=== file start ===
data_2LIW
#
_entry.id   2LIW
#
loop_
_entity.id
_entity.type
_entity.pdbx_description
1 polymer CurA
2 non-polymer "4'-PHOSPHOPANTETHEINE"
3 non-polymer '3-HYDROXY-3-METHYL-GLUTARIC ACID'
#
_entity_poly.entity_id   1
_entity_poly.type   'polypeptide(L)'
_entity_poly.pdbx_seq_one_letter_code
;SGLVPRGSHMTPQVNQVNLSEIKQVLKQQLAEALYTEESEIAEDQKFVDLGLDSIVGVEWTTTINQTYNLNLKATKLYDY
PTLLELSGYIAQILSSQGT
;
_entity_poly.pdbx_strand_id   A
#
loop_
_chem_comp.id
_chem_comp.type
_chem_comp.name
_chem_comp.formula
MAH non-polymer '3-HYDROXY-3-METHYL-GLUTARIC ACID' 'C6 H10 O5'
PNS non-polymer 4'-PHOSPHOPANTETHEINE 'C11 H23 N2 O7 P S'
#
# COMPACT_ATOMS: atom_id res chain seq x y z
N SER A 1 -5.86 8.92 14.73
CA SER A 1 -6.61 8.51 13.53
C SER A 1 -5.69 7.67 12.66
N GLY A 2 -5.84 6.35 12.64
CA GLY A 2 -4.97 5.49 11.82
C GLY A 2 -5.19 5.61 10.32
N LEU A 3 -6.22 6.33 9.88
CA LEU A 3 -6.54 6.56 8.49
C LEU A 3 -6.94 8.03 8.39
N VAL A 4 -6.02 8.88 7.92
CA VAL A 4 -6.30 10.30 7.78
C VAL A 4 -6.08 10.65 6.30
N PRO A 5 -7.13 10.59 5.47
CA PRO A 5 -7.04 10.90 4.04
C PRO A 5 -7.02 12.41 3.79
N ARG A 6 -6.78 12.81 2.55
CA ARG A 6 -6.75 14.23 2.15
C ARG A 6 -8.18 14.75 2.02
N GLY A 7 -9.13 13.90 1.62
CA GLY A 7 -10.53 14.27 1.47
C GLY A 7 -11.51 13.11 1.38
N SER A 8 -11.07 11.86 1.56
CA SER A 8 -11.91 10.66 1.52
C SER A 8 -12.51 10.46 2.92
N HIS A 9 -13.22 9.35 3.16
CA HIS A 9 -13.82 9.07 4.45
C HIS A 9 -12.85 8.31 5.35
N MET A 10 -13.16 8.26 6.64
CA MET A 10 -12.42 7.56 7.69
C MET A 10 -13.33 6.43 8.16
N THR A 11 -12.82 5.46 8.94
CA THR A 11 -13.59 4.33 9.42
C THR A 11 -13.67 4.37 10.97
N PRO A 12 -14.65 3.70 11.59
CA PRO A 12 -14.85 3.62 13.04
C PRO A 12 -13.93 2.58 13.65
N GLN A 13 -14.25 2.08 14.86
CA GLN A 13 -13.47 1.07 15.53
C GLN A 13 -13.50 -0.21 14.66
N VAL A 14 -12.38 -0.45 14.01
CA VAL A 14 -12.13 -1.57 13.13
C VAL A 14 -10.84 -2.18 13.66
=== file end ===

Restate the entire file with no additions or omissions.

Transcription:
data_2LIW
#
_entry.id   2LIW
#
loop_
_entity.id
_entity.type
_entity.pdbx_description
1 polymer CurA
2 non-polymer "4'-PHOSPHOPANTETHEINE"
3 non-polymer '3-HYDROXY-3-METHYL-GLUTARIC ACID'
#
_entity_poly.entity_id   1
_entity_poly.type   'polypeptide(L)'
_entity_poly.pdbx_seq_one_letter_code
;SGLVPRGSHMTPQVNQVNLSEIKQVLKQQLAEALYTEESEIAEDQKFVDLGLDSIVGVEWTTTINQTYNLNLKATKLYDY
PTLLELSGYIAQILSSQGT
;
_entity_poly.pdbx_strand_id   A
#
loop_
_chem_comp.id
_chem_comp.type
_chem_comp.name
_chem_comp.formula
MAH non-polymer '3-HYDROXY-3-METHYL-GLUTARIC ACID' 'C6 H10 O5'
PNS non-polymer 4'-PHOSPHOPANTETHEINE 'C11 H23 N2 O7 P S'
#
# COMPACT_ATOMS: atom_id res chain seq x y z
N SER A 1 -5.86 8.92 14.73
CA SER A 1 -6.61 8.51 13.53
C SER A 1 -5.69 7.67 12.66
N GLY A 2 -5.84 6.35 12.64
CA GLY A 2 -4.97 5.49 11.82
C GLY A 2 -5.19 5.61 10.32
N LEU A 3 -6.22 6.33 9.88
CA LEU A 3 -6.54 6.56 8.49
C LEU A 3 -6.94 8.03 8.39
N VAL A 4 -6.02 8.88 7.92
CA VAL A 4 -6.30 10.30 7.78
C VAL A 4 -6.08 10.65 6.30
N PRO A 5 -7.13 10.59 5.47
CA PRO A 5 -7.04 10.90 4.04
C PRO A 5 -7.02 12.41 3.79
N ARG A 6 -6.78 12.81 2.55
CA ARG A 6 -6.75 14.23 2.15
C ARG A 6 -8.18 14.75 2.02
N GLY A 7 -9.13 13.90 1.62
CA GLY A 7 -10.53 14.27 1.47
C GLY A 7 -11.51 13.11 1.38
N SER A 8 -11.07 11.86 1.56
CA SER A 8 -11.91 10.66 1.52
C SER A 8 -12.51 10.46 2.92
N HIS A 9 -13.22 9.35 3.16
CA HIS A 9 -13.82 9.07 4.45
C HIS A 9 -12.85 8.31 5.35
N MET A 10 -13.16 8.26 6.64
CA MET A 10 -12.42 7.56 7.69
C MET A 10 -13.33 6.43 8.16
N THR A 11 -12.82 5.46 8.94
CA THR A 11 -13.59 4.33 9.42
C THR A 11 -13.67 4.37 10.97
N PRO A 12 -14.65 3.70 11.59
CA PRO A 12 -14.85 3.62 13.04
C PRO A 12 -13.93 2.58 13.65
N GLN A 13 -14.25 2.08 14.86
CA GLN A 13 -13.47 1.07 15.53
C GLN A 13 -13.50 -0.21 14.66
N VAL A 14 -12.38 -0.45 14.01
CA VAL A 14 -12.13 -1.57 13.13
C VAL A 14 -10.84 -2.18 13.66